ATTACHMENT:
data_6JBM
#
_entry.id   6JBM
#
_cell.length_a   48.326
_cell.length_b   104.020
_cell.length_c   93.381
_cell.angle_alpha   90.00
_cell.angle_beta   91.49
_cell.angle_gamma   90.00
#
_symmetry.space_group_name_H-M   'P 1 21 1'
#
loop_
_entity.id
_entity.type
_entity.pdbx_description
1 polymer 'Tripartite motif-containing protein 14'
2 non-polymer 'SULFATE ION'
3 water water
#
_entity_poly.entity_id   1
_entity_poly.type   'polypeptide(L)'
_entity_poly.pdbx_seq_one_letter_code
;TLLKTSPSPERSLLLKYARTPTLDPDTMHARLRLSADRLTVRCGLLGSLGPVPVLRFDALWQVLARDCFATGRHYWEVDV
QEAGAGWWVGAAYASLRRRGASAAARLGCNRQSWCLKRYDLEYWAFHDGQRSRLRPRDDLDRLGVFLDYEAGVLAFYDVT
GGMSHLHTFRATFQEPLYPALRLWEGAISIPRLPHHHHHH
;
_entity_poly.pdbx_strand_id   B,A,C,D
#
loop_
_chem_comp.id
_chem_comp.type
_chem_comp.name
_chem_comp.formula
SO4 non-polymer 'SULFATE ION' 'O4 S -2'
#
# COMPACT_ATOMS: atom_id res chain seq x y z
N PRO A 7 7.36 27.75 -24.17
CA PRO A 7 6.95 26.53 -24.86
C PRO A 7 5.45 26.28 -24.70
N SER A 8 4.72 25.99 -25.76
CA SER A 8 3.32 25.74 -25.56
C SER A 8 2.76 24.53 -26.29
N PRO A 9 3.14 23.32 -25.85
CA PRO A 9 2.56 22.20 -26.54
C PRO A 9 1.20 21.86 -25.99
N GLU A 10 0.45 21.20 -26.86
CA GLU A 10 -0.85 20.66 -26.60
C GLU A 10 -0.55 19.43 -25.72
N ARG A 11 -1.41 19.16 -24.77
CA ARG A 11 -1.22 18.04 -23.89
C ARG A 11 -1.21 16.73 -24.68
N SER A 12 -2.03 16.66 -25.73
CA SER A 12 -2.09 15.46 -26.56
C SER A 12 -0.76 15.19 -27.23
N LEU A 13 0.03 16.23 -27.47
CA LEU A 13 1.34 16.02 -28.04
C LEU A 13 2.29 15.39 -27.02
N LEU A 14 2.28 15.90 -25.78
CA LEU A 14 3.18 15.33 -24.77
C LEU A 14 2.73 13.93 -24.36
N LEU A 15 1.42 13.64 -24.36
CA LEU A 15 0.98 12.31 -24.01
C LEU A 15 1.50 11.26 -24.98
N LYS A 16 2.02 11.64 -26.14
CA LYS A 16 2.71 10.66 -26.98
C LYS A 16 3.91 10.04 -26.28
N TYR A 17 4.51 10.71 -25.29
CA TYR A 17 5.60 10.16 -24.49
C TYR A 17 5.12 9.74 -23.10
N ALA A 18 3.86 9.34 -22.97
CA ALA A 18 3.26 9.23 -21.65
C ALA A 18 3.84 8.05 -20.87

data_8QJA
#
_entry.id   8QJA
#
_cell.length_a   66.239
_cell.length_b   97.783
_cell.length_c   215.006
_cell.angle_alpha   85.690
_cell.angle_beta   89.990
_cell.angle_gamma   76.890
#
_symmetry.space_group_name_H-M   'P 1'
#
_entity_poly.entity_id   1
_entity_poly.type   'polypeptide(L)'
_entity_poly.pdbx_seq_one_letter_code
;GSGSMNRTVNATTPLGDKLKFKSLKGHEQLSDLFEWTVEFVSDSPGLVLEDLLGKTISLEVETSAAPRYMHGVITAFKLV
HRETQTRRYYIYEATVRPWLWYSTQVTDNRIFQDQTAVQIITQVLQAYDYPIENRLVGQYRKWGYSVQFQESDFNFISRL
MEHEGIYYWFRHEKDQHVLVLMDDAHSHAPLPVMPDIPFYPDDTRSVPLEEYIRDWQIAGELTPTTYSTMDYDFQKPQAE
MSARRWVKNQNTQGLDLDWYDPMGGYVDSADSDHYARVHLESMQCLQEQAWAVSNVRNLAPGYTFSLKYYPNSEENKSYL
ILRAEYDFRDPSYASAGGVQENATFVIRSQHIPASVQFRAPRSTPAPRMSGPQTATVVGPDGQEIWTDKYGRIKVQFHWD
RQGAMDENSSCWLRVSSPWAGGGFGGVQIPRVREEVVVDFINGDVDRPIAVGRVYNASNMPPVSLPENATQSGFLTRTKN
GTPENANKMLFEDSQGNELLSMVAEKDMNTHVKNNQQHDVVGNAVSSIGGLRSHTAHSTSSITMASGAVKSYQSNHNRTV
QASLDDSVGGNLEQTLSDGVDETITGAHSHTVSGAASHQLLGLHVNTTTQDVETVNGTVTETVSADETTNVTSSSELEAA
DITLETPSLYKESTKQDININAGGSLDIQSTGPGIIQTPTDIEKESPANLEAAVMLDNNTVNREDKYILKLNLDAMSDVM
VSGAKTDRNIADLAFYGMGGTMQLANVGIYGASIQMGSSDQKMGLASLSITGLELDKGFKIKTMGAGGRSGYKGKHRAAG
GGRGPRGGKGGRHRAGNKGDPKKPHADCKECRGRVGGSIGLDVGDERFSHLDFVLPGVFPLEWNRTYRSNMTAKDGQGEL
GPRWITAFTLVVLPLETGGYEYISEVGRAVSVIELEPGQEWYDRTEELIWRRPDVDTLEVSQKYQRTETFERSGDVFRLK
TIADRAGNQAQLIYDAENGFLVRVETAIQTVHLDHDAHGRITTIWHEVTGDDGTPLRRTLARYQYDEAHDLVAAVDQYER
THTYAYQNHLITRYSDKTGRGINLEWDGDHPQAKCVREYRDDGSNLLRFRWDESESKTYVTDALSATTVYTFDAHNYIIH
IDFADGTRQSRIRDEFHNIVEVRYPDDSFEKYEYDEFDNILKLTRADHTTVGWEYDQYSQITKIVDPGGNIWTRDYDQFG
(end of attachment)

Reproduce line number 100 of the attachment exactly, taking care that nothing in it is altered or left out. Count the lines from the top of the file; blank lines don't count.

VSGAKTDRNIADLAFYGMGGTMQLANVGIYGASIQMGSSDQKMGLASLSITGLELDKGFKIKTMGAGGRSGYKGKHRAAG